• Make initial post to DB by Wednesday
  • Declare cultural film you will study & critique OR interview you will conduct by midnight Sunday


Sept 16-22

Cultural Identities

Read chapter 6

Work through module content for Week 4

  • Make initial post to DB by Wednesday
  • Declare final project topic by midnight Sunday


Sept 23-29

Verbal & Nonverbal Intercultural Communication

Read chapter 7 & 8

Work through module content for Week 5

  • Make initial post to DB by Wednesday
  • Turn in cultural visit report due by midnight Sunday


Sept 30-Oct 6

The Effects of Code Usage in Intercultural Communication

Read chapter 9 & 10

Watch Little Mosque on the Prairie

Work through module content for Week 6

  • Make initial post to DB by Wednesday
  • Turn in film critique or cultural interview paper due by midnight Sunday



Oct 7-13

Intercultural Competence in Interpersonal Relationships

Episodes, Contexts & Intercultural Interactions

Read chapters 11-12

Work through module content for Week 7

  • Make initial post to DB by Wednesday
  • Take Final Exam (avail Mar 11-17)




Oct 14-16

(short week)


The Potential for Intercultural Competence

Course Wrap-up

Work through module content for Week 8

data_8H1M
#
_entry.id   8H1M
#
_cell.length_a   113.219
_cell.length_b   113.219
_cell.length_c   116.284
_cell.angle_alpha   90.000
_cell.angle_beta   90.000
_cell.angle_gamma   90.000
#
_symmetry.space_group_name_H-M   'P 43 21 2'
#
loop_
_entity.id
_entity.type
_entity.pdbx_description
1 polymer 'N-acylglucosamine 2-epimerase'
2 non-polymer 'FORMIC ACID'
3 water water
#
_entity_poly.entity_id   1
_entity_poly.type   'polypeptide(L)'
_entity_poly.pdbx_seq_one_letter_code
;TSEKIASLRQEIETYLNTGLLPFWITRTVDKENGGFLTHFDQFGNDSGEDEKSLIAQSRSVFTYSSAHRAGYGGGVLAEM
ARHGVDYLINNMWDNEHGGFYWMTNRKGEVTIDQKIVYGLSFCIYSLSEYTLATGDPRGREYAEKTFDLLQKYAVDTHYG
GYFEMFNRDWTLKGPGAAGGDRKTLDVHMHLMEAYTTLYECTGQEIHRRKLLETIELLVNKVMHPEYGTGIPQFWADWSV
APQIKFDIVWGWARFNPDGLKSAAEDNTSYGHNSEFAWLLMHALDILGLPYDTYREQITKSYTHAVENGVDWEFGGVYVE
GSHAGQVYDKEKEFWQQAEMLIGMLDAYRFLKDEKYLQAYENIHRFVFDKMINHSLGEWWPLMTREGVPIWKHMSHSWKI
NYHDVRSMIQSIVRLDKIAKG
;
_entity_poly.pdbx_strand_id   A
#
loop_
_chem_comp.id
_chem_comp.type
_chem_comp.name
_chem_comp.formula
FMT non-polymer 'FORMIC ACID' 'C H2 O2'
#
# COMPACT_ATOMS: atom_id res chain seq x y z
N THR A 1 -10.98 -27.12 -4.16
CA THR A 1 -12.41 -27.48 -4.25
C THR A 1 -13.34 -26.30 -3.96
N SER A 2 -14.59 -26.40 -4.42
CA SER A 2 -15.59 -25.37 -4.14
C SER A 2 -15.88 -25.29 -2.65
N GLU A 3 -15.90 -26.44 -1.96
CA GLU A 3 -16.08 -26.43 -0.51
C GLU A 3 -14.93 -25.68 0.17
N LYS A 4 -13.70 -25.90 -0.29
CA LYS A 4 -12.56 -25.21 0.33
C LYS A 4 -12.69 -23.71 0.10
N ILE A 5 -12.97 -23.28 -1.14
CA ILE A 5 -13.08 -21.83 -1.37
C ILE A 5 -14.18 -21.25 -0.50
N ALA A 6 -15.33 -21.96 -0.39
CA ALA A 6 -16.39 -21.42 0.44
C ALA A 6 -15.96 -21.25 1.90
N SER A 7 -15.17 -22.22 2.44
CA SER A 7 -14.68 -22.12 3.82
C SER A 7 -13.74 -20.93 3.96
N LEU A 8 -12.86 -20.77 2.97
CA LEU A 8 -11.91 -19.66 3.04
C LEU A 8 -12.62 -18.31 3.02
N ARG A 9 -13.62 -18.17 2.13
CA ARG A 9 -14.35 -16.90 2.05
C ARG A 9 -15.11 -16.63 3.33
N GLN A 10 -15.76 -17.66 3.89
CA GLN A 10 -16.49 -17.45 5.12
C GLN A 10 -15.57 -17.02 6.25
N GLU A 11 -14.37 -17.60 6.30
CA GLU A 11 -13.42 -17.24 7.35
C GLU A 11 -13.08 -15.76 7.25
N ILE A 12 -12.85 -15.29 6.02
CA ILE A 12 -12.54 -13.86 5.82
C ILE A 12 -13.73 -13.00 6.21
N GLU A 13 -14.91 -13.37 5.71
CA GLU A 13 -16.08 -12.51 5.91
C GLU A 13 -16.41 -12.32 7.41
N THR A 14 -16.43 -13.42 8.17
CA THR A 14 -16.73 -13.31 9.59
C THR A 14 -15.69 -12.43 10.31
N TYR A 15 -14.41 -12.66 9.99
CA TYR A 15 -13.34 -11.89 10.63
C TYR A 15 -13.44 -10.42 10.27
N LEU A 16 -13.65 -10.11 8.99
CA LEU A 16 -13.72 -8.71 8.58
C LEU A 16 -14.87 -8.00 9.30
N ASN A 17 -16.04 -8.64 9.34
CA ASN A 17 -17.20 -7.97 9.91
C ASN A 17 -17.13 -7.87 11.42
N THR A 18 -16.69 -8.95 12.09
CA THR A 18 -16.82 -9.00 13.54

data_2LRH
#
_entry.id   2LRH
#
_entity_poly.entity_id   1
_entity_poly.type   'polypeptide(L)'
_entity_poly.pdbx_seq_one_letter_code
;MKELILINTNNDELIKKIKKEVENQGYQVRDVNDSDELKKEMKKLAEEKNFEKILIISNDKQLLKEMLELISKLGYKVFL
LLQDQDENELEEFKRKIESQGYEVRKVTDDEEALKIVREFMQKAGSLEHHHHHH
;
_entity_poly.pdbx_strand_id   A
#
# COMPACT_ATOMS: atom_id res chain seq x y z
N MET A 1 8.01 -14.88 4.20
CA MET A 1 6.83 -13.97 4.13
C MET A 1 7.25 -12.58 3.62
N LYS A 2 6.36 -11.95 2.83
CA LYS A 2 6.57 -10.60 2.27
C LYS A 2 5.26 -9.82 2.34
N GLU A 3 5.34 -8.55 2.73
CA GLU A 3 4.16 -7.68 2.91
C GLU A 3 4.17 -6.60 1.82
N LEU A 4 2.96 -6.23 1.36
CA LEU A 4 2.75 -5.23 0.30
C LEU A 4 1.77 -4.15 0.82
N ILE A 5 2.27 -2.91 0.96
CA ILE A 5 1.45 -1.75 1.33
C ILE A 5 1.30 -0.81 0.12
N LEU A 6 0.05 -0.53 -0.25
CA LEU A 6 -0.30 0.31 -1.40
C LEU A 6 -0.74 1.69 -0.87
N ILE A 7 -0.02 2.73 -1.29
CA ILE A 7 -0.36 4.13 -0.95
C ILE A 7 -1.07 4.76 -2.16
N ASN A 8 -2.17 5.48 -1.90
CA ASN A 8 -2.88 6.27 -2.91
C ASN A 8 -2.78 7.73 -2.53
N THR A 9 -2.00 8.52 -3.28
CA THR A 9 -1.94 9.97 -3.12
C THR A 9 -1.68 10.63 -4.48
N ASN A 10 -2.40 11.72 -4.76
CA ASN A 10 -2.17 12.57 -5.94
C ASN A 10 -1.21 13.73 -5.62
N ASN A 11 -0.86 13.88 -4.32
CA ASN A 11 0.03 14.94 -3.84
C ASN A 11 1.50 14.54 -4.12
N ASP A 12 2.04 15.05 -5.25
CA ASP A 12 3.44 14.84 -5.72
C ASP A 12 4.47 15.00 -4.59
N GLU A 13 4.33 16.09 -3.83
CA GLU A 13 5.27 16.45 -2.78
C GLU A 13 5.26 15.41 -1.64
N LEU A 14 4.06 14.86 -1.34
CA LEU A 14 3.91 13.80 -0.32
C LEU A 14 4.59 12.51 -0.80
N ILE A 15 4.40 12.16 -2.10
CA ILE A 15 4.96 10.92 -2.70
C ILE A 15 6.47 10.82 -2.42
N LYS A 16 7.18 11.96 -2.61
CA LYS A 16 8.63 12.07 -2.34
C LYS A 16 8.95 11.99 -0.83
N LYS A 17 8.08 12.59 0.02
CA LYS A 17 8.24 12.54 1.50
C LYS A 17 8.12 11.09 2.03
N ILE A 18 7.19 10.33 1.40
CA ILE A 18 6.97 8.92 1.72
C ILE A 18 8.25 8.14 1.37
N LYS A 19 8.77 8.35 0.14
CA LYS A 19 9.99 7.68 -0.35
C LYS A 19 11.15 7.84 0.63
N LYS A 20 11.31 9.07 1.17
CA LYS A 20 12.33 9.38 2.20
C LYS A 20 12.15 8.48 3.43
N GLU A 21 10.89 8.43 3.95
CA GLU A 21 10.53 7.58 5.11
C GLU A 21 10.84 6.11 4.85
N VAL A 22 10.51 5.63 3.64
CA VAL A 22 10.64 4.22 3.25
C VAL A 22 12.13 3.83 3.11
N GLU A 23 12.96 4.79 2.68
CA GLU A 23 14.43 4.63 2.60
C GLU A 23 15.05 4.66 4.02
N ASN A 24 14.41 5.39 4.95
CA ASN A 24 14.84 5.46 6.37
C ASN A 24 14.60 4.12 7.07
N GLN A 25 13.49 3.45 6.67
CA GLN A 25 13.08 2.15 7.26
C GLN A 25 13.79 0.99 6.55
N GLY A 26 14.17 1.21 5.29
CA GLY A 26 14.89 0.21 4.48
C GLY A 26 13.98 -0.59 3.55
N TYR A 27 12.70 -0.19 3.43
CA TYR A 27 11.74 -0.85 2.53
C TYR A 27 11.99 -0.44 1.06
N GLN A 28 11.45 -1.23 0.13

• Make initial post to DB by Wednesday 
  • Turn in final project by midnight Sunday
  • Take Final Exam (available October 6-20)
  • Submit SJSU INFO Course Evaluation


  • Culture visit & report 175 points
  • Discussion board participation 280 points
  • Film critique or cultural interview 175 points
  • Final exam 100 points
  • Final paper 270 points
  • TOTAL POSSIBLE POINTS 1000 (see grading scale below)

Other Relevant Information:
A note from your course facilitator: My hope is that you will find this course both fun and informative. I look forward to sharing experiences and insights with each of you. I trust we will all grow as we share this portion of our life and career journies, forming an online community that makes for challenging and rewarding experience together.

Course Workload Expectations

Success in this course is based on the expectation that students will spend, for each unit of credit, a minimum of forty-five hours over the length of the course (normally 3 hours per unit per week with 1 of the hours used for lecture) for instruction or preparation/studying or course related activities including but not limited to internships, labs, clinical practica. Other course structures will have equivalent workload expectations as described in the syllabus.